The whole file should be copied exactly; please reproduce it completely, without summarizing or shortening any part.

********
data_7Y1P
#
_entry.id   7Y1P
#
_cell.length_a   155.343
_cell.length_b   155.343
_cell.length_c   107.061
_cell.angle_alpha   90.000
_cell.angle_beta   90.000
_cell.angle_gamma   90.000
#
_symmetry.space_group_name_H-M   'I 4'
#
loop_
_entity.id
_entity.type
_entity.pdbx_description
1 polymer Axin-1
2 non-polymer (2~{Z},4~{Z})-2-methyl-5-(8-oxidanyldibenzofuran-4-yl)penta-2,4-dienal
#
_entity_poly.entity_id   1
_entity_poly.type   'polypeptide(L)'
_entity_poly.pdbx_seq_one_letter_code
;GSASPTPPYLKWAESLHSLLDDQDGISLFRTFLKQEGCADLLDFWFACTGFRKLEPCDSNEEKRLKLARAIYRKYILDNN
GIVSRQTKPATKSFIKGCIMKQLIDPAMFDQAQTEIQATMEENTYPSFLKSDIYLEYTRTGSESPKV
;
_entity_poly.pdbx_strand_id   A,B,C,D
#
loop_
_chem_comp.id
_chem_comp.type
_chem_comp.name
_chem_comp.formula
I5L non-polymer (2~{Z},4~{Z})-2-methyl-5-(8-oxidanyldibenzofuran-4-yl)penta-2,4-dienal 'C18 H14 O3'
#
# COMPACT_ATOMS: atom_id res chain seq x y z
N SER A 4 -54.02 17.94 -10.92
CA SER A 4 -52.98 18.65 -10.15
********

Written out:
data_7Y1P
#
_entry.id   7Y1P
#
_cell.length_a   155.343
_cell.length_b   155.343
_cell.length_c   107.061
_cell.angle_alpha   90.000
_cell.angle_beta   90.000
_cell.angle_gamma   90.000
#
_symmetry.space_group_name_H-M   'I 4'
#
loop_
_entity.id
_entity.type
_entity.pdbx_description
1 polymer Axin-1
2 non-polymer (2~{Z},4~{Z})-2-methyl-5-(8-oxidanyldibenzofuran-4-yl)penta-2,4-dienal
#
_entity_poly.entity_id   1
_entity_poly.type   'polypeptide(L)'
_entity_poly.pdbx_seq_one_letter_code
;GSASPTPPYLKWAESLHSLLDDQDGISLFRTFLKQEGCADLLDFWFACTGFRKLEPCDSNEEKRLKLARAIYRKYILDNN
GIVSRQTKPATKSFIKGCIMKQLIDPAMFDQAQTEIQATMEENTYPSFLKSDIYLEYTRTGSESPKV
;
_entity_poly.pdbx_strand_id   A,B,C,D
#
loop_
_chem_comp.id
_chem_comp.type
_chem_comp.name
_chem_comp.formula
I5L non-polymer (2~{Z},4~{Z})-2-methyl-5-(8-oxidanyldibenzofuran-4-yl)penta-2,4-dienal 'C18 H14 O3'
#
# COMPACT_ATOMS: atom_id res chain seq x y z
N SER A 4 -54.02 17.94 -10.92
CA SER A 4 -52.98 18.65 -10.15